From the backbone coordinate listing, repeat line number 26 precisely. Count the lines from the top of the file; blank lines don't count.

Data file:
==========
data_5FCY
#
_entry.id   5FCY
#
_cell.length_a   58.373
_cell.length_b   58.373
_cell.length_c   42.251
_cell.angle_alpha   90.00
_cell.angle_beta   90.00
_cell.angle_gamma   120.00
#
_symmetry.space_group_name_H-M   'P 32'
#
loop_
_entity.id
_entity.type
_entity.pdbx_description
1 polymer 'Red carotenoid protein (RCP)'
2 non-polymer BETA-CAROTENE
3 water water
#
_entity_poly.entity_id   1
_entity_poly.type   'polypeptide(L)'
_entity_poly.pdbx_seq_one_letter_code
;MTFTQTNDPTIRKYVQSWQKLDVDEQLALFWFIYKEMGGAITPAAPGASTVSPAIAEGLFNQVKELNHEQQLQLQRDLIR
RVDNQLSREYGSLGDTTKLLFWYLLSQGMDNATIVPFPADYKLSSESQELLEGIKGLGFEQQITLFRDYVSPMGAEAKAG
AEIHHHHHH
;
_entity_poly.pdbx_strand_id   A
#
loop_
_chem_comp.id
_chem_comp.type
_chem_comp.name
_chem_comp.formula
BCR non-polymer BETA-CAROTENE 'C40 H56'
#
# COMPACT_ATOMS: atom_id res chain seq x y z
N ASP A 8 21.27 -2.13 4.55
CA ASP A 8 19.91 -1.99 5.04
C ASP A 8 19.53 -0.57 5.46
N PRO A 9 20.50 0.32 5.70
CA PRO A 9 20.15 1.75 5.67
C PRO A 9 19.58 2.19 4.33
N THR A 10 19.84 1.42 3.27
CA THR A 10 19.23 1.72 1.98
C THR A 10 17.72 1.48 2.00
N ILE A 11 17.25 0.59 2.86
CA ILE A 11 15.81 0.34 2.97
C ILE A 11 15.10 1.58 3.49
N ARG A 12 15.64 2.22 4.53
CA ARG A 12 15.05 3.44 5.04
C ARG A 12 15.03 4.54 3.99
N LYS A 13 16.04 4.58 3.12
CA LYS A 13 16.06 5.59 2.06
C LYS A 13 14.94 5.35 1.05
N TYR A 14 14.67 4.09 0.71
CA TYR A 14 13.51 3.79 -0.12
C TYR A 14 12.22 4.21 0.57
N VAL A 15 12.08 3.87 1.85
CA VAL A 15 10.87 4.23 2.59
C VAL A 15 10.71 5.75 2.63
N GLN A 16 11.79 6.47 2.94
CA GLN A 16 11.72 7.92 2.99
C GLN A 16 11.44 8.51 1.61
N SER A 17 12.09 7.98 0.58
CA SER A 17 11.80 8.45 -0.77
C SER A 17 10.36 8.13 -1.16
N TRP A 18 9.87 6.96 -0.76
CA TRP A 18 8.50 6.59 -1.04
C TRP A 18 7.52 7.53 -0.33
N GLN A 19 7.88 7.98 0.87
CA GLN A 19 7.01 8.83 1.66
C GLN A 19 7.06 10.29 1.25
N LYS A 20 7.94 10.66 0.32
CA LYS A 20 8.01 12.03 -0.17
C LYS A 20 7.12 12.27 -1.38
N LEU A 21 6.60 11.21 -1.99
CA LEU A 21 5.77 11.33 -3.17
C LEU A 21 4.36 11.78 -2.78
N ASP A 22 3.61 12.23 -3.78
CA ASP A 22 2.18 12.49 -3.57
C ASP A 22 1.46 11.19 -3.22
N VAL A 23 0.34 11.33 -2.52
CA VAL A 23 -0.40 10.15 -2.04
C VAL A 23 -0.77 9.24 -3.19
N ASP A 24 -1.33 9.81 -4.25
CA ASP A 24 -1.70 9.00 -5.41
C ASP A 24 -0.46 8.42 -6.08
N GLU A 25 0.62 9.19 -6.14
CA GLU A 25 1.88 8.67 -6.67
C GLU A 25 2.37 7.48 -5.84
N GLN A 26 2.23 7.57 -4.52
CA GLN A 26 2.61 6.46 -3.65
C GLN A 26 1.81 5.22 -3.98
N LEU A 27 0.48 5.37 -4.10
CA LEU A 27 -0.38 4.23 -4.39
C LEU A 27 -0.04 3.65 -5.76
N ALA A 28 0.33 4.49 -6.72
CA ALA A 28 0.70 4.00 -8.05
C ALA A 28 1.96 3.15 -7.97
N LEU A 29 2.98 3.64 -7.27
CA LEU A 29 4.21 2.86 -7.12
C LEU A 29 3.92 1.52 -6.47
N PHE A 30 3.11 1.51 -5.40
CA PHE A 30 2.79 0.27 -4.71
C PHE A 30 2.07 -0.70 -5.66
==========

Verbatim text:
RVDNQLSREYGSLGDTTKLLFWYLLSQGMDNATIVPFPADYKLSSESQELLEGIKGLGFEQQITLFRDYVSPMGAEAKAG